Catholic doctrine holds that any person who has not been cremated after receiving an organ or tissue donation is to be regarded as a human person, and to be kept in the state of perpetual life. According to the Catholic Church, this is contrary to the teachings of Scripture, the Fathers of the Church and the Doctors of the Church. The teachings of the Catholic Church also indicate that cremation is a grave sin. (Pope John Paul II, “Evangelii gaudium”)
According to the Catholic Church, no one can receive an organ or a tissue donation while in the state of mortal sin. This is not merely a statement of scientific fact, based on science, but a statement of faith, based on the Catholic Church, the Second Vatican Council (Amoris Laetitia), and on the common Catholic sense of human justice, which has always held that human persons are not completely innocent. According to the teachings of the Catholic Church, no one with a severe problem is to be allowed to receive an organ or tissue donation.
In her talk, she described her experience as the person who first gave birth at a hospital in Los Angeles two decades ago, and her transition into a transgender person, after years in the closet as she attempted surgery that would have been inhumane. She spoke about the physical discomfort and physical pain of breast augmentations, and the psychological anguish and isolation that came with that choice. But what she didn’t talk about was one of the more significant milestones for many transgender people: how often we have a negative reaction to our own bodies—or to that of someone whose gender identity matches who we were given. In a recent interview, Jenner discussed having experienced that in her early years as a transgender woman. As a 20-year-old transgender woman, she had a mastectomy, a breast implant, and a “big fat boob job.” It was an arduous procedure, and also expensive—the $3,000 spent on the procedures was more than she could ever expect to earn working in the fashion industry. I asked her if she could share her story today, when there are so many new options and resources out there for transgender people. We spoke via Skype for several hours.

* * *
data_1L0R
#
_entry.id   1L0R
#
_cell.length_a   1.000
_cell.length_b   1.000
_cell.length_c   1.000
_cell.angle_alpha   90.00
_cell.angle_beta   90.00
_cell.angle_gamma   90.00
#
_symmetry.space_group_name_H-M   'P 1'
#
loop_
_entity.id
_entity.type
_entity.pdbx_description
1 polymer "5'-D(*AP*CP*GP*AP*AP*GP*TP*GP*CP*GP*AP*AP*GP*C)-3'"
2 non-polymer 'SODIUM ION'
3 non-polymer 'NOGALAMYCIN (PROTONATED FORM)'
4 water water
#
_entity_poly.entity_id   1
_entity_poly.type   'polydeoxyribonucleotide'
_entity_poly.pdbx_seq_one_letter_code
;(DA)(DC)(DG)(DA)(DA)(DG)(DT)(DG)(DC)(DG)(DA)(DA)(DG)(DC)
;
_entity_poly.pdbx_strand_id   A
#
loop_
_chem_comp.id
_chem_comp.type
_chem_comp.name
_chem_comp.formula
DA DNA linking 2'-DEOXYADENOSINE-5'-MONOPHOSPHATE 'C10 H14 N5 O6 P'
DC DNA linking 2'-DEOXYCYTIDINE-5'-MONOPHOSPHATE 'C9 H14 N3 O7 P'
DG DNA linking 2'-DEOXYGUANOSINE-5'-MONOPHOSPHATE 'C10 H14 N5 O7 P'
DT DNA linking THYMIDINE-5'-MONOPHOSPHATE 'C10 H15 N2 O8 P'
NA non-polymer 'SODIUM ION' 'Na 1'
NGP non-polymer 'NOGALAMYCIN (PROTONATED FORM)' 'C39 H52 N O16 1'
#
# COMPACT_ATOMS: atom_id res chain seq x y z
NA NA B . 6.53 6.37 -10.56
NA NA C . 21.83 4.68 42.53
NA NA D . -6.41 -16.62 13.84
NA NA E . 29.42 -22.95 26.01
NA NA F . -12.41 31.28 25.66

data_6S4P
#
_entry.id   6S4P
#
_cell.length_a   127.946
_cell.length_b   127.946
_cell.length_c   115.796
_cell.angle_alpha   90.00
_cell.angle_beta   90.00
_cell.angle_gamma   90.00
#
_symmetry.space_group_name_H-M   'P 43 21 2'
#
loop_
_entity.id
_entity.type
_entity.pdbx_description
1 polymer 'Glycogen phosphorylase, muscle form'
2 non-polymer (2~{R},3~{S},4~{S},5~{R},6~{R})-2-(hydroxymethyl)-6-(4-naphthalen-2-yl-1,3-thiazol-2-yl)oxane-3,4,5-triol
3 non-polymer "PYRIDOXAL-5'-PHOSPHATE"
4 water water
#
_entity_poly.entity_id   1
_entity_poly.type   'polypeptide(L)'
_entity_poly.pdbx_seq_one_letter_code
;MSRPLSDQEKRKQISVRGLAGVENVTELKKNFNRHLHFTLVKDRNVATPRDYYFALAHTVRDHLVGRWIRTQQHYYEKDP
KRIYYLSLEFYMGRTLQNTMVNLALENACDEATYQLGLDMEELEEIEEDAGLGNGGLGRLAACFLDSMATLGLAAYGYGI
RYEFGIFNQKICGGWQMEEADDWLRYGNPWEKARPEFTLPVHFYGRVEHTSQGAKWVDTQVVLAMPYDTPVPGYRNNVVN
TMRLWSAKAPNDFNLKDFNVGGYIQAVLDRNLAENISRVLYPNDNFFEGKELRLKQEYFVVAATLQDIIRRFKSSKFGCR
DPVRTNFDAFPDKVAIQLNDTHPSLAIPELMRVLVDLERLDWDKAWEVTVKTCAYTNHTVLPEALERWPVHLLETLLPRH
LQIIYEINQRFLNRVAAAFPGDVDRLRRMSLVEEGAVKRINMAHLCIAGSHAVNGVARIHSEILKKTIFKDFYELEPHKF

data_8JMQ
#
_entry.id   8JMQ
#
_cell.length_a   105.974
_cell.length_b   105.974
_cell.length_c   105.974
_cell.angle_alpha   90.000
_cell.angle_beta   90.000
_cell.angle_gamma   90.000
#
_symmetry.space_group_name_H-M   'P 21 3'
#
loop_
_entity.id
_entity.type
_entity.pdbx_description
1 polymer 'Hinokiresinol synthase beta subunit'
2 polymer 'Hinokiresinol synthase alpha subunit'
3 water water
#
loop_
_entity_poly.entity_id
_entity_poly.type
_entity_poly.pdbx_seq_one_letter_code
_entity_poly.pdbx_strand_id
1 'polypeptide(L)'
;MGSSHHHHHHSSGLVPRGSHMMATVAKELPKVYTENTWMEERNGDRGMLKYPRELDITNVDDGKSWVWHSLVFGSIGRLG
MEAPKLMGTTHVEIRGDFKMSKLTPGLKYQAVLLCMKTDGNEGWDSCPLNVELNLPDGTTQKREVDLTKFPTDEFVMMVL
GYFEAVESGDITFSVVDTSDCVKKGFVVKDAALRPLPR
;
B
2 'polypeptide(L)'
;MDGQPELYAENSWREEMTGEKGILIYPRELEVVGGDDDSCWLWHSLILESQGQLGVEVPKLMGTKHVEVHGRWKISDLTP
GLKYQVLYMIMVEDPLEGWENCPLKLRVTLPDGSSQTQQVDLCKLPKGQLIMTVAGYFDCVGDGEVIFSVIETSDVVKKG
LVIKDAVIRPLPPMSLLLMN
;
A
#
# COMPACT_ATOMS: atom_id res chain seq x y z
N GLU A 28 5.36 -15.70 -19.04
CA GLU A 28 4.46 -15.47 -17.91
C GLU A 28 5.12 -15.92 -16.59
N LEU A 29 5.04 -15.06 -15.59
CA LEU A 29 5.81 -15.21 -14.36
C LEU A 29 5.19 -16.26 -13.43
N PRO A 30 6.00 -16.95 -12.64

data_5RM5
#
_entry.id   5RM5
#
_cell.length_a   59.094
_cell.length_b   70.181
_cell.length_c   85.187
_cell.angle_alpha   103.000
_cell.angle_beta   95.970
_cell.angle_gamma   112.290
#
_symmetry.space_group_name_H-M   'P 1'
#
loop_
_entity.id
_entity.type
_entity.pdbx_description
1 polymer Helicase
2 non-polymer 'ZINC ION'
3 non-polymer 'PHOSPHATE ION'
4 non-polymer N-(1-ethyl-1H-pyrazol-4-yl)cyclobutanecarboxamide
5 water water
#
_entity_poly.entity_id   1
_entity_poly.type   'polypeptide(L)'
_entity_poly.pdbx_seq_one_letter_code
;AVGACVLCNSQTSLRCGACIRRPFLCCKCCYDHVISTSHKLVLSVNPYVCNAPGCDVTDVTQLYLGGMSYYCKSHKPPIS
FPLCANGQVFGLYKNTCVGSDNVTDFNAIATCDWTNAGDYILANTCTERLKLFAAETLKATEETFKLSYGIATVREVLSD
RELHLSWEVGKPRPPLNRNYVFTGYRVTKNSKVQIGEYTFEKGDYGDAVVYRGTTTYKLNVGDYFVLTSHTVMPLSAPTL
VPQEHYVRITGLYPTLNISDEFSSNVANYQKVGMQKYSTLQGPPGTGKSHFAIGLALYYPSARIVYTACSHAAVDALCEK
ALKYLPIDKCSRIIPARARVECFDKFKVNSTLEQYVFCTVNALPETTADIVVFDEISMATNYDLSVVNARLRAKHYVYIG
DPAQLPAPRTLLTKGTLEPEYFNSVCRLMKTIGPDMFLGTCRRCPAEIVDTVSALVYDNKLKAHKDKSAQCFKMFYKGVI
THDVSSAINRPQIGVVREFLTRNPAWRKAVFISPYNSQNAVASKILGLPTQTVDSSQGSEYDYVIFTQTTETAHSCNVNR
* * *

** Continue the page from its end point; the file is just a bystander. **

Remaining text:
VICE: How did you know that you were trans when you were young?
Jenner: I remember being a teenager. My mom [Jenner’s mother Kim] says it was a hard choice for me, being born a boy, and I think I wanted to be who I was not because
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